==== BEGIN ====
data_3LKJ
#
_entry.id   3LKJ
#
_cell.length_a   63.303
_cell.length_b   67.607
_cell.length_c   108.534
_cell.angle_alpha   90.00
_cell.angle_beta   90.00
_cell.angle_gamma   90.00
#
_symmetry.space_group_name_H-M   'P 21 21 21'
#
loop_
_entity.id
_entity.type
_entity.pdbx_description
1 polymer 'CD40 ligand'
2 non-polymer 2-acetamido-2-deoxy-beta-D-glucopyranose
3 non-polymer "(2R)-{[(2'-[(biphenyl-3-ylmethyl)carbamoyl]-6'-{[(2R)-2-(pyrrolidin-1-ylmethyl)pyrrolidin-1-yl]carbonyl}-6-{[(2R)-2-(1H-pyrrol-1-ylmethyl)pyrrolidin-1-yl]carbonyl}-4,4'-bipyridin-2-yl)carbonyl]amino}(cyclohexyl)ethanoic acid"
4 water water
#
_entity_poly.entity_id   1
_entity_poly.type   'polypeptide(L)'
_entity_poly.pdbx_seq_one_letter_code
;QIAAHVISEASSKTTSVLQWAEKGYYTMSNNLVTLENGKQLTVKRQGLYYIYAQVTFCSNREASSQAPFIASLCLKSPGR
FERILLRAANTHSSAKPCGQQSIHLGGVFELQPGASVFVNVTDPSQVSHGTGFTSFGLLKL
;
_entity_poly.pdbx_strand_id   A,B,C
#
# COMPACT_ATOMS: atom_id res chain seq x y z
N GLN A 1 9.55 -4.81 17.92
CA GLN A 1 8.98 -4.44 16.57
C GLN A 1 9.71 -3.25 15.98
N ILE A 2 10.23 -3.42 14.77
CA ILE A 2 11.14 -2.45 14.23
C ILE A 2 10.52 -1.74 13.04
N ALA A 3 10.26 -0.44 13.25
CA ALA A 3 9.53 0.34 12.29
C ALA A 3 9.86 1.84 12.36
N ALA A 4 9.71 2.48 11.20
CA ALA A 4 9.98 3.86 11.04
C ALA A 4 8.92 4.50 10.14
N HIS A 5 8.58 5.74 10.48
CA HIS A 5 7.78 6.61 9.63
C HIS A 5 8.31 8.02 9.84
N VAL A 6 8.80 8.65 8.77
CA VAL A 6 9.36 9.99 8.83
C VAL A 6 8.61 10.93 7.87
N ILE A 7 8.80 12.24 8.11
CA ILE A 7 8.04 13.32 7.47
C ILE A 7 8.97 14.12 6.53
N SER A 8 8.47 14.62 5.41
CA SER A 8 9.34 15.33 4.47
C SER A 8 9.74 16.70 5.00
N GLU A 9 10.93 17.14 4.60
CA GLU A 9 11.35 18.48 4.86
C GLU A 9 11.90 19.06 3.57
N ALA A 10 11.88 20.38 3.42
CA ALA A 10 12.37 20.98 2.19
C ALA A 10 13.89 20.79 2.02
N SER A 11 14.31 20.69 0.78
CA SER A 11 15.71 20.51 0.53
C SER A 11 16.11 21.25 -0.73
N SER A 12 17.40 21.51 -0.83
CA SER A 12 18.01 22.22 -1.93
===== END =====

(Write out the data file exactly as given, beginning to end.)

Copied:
data_3LKJ
#
_entry.id   3LKJ
#
_cell.length_a   63.303
_cell.length_b   67.607
_cell.length_c   108.534
_cell.angle_alpha   90.00
_cell.angle_beta   90.00
_cell.angle_gamma   90.00
#
_symmetry.space_group_name_H-M   'P 21 21 21'
#
loop_
_entity.id
_entity.type
_entity.pdbx_description
1 polymer 'CD40 ligand'
2 non-polymer 2-acetamido-2-deoxy-beta-D-glucopyranose
3 non-polymer "(2R)-{[(2'-[(biphenyl-3-ylmethyl)carbamoyl]-6'-{[(2R)-2-(pyrrolidin-1-ylmethyl)pyrrolidin-1-yl]carbonyl}-6-{[(2R)-2-(1H-pyrrol-1-ylmethyl)pyrrolidin-1-yl]carbonyl}-4,4'-bipyridin-2-yl)carbonyl]amino}(cyclohexyl)ethanoic acid"
4 water water
#
_entity_poly.entity_id   1
_entity_poly.type   'polypeptide(L)'
_entity_poly.pdbx_seq_one_letter_code
;QIAAHVISEASSKTTSVLQWAEKGYYTMSNNLVTLENGKQLTVKRQGLYYIYAQVTFCSNREASSQAPFIASLCLKSPGR
FERILLRAANTHSSAKPCGQQSIHLGGVFELQPGASVFVNVTDPSQVSHGTGFTSFGLLKL
;
_entity_poly.pdbx_strand_id   A,B,C
#
# COMPACT_ATOMS: atom_id res chain seq x y z
N GLN A 1 9.55 -4.81 17.92
CA GLN A 1 8.98 -4.44 16.57
C GLN A 1 9.71 -3.25 15.98
N ILE A 2 10.23 -3.42 14.77
CA ILE A 2 11.14 -2.45 14.23
C ILE A 2 10.52 -1.74 13.04
N ALA A 3 10.26 -0.44 13.25
CA ALA A 3 9.53 0.34 12.29
C ALA A 3 9.86 1.84 12.36
N ALA A 4 9.71 2.48 11.20
CA ALA A 4 9.98 3.86 11.04
C ALA A 4 8.92 4.50 10.14
N HIS A 5 8.58 5.74 10.48
CA HIS A 5 7.78 6.61 9.63
C HIS A 5 8.31 8.02 9.84
N VAL A 6 8.80 8.65 8.77
CA VAL A 6 9.36 9.99 8.83
C VAL A 6 8.61 10.93 7.87
N ILE A 7 8.80 12.24 8.11
CA ILE A 7 8.04 13.32 7.47
C ILE A 7 8.97 14.12 6.53
N SER A 8 8.47 14.62 5.41
CA SER A 8 9.34 15.33 4.47
C SER A 8 9.74 16.70 5.00
N GLU A 9 10.93 17.14 4.60
CA GLU A 9 11.35 18.48 4.86
C GLU A 9 11.90 19.06 3.57
N ALA A 10 11.88 20.38 3.42
CA ALA A 10 12.37 20.98 2.19
C ALA A 10 13.89 20.79 2.02
N SER A 11 14.31 20.69 0.78
CA SER A 11 15.71 20.51 0.53
C SER A 11 16.11 21.25 -0.73
N SER A 12 17.40 21.51 -0.83
CA SER A 12 18.01 22.22 -1.93